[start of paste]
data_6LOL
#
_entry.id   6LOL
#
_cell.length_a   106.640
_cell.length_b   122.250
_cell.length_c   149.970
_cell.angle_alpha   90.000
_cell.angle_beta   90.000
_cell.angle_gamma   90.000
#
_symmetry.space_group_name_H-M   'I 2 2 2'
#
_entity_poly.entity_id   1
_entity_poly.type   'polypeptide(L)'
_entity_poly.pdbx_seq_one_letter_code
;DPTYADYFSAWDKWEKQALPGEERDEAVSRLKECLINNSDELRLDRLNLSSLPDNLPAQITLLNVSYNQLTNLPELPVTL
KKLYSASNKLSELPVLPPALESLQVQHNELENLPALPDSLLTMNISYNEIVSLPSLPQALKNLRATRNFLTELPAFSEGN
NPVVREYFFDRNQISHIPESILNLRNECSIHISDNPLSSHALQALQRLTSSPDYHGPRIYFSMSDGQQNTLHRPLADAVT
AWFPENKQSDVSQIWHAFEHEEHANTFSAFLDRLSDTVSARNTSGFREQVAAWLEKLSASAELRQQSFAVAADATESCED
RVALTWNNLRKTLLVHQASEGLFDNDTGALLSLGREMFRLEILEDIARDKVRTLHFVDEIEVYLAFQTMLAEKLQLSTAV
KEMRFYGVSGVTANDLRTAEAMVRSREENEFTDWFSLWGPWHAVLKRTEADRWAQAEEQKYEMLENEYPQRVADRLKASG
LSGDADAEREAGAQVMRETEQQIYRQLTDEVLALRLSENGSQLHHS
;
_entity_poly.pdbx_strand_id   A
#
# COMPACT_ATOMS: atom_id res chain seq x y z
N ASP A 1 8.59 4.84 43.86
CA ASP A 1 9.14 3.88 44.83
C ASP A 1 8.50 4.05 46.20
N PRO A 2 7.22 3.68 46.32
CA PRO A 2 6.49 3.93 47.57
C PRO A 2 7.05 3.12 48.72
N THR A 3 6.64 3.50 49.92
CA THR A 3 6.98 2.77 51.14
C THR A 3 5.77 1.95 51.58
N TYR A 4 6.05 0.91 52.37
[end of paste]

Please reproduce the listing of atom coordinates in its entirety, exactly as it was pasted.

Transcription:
data_6LOL
#
_entry.id   6LOL
#
_cell.length_a   106.640
_cell.length_b   122.250
_cell.length_c   149.970
_cell.angle_alpha   90.000
_cell.angle_beta   90.000
_cell.angle_gamma   90.000
#
_symmetry.space_group_name_H-M   'I 2 2 2'
#
_entity_poly.entity_id   1
_entity_poly.type   'polypeptide(L)'
_entity_poly.pdbx_seq_one_letter_code
;DPTYADYFSAWDKWEKQALPGEERDEAVSRLKECLINNSDELRLDRLNLSSLPDNLPAQITLLNVSYNQLTNLPELPVTL
KKLYSASNKLSELPVLPPALESLQVQHNELENLPALPDSLLTMNISYNEIVSLPSLPQALKNLRATRNFLTELPAFSEGN
NPVVREYFFDRNQISHIPESILNLRNECSIHISDNPLSSHALQALQRLTSSPDYHGPRIYFSMSDGQQNTLHRPLADAVT
AWFPENKQSDVSQIWHAFEHEEHANTFSAFLDRLSDTVSARNTSGFREQVAAWLEKLSASAELRQQSFAVAADATESCED
RVALTWNNLRKTLLVHQASEGLFDNDTGALLSLGREMFRLEILEDIARDKVRTLHFVDEIEVYLAFQTMLAEKLQLSTAV
KEMRFYGVSGVTANDLRTAEAMVRSREENEFTDWFSLWGPWHAVLKRTEADRWAQAEEQKYEMLENEYPQRVADRLKASG
LSGDADAEREAGAQVMRETEQQIYRQLTDEVLALRLSENGSQLHHS
;
_entity_poly.pdbx_strand_id   A
#
# COMPACT_ATOMS: atom_id res chain seq x y z
N ASP A 1 8.59 4.84 43.86
CA ASP A 1 9.14 3.88 44.83
C ASP A 1 8.50 4.05 46.20
N PRO A 2 7.22 3.68 46.32
CA PRO A 2 6.49 3.93 47.57
C PRO A 2 7.05 3.12 48.72
N THR A 3 6.64 3.50 49.92
CA THR A 3 6.98 2.77 51.14
C THR A 3 5.77 1.95 51.58
N TYR A 4 6.05 0.91 52.37